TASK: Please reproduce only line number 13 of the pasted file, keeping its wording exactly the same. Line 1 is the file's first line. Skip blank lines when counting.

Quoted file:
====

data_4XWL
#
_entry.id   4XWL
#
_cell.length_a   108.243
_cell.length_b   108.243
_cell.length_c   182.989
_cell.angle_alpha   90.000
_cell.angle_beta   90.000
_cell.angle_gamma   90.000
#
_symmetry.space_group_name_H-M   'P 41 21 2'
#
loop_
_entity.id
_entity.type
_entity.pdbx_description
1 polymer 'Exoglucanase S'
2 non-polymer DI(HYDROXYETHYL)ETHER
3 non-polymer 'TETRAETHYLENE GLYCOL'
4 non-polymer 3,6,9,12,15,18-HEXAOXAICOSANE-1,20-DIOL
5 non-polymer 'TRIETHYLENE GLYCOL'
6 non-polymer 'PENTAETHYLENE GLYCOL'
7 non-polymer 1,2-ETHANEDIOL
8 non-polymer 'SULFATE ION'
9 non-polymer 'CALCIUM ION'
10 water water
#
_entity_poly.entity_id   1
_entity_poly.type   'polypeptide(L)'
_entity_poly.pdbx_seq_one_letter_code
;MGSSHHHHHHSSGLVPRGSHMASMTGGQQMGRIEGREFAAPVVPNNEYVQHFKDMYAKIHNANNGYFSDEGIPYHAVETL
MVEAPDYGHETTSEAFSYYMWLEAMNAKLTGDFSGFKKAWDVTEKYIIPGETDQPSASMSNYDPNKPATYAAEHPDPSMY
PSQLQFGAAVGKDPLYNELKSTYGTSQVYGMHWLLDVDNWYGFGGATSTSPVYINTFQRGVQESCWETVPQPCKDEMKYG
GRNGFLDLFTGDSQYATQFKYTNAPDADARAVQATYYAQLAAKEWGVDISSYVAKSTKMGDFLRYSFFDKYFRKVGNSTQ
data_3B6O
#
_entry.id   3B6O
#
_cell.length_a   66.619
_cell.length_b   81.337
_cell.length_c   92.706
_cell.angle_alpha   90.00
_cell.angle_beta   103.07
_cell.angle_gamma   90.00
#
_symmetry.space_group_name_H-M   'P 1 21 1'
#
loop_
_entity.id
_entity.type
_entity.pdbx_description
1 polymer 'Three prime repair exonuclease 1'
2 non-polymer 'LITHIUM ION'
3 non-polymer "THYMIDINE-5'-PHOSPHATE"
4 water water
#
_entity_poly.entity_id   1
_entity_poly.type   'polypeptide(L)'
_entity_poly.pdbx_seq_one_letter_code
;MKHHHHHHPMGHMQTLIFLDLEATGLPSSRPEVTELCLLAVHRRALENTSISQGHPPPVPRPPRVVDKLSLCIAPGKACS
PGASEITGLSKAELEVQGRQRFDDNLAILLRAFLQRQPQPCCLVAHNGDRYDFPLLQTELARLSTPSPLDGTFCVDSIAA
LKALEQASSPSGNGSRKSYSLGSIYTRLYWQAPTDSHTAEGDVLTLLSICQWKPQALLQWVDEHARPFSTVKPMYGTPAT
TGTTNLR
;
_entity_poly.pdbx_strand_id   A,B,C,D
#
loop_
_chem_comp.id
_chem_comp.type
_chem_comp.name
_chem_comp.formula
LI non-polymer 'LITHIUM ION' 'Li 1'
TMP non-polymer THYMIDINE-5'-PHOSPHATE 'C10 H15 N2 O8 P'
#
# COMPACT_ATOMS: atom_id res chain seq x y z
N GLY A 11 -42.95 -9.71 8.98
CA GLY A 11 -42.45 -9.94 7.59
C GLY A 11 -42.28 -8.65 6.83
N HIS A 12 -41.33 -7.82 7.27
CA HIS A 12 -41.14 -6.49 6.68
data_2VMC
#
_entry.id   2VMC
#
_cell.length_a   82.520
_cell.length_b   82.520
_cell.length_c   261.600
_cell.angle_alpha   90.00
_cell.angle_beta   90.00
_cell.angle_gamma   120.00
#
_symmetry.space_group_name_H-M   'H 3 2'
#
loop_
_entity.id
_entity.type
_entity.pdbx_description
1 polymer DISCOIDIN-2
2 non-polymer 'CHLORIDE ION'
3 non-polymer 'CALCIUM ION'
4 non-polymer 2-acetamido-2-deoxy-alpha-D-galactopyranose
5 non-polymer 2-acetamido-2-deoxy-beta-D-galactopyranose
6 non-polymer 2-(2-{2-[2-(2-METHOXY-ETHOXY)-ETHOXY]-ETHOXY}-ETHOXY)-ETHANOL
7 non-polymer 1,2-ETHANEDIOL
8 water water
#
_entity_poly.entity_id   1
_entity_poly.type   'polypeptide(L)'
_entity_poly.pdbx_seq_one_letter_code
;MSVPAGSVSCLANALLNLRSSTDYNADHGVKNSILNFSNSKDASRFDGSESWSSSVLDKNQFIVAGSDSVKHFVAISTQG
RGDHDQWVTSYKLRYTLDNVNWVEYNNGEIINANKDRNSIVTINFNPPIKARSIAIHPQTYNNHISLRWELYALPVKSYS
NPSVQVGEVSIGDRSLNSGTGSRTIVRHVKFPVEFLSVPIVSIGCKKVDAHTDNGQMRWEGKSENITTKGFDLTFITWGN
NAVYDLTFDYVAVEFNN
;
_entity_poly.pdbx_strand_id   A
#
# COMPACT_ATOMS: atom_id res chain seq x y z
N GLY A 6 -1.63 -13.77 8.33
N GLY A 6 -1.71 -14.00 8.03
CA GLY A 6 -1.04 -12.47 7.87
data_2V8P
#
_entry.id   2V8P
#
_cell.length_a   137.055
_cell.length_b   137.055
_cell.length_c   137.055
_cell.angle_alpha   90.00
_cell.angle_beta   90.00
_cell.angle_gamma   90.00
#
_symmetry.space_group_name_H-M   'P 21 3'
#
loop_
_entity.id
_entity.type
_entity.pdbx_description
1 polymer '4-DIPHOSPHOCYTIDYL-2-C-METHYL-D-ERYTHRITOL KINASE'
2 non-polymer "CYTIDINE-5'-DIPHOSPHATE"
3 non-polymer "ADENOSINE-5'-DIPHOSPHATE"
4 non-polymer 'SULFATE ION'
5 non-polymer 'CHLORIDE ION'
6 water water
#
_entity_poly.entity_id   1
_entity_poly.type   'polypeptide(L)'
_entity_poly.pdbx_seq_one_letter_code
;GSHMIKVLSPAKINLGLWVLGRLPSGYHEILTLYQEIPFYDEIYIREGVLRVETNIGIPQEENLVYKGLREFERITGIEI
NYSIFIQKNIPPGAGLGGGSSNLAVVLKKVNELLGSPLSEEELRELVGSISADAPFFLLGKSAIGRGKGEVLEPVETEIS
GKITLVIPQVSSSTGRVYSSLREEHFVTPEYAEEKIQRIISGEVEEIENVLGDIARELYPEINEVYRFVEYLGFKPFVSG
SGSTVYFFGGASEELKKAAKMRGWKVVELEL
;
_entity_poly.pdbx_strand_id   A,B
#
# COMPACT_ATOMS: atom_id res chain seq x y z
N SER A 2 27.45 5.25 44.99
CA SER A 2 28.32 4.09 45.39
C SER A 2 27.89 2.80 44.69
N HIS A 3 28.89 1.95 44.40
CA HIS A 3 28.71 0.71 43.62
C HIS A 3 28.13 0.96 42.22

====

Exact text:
#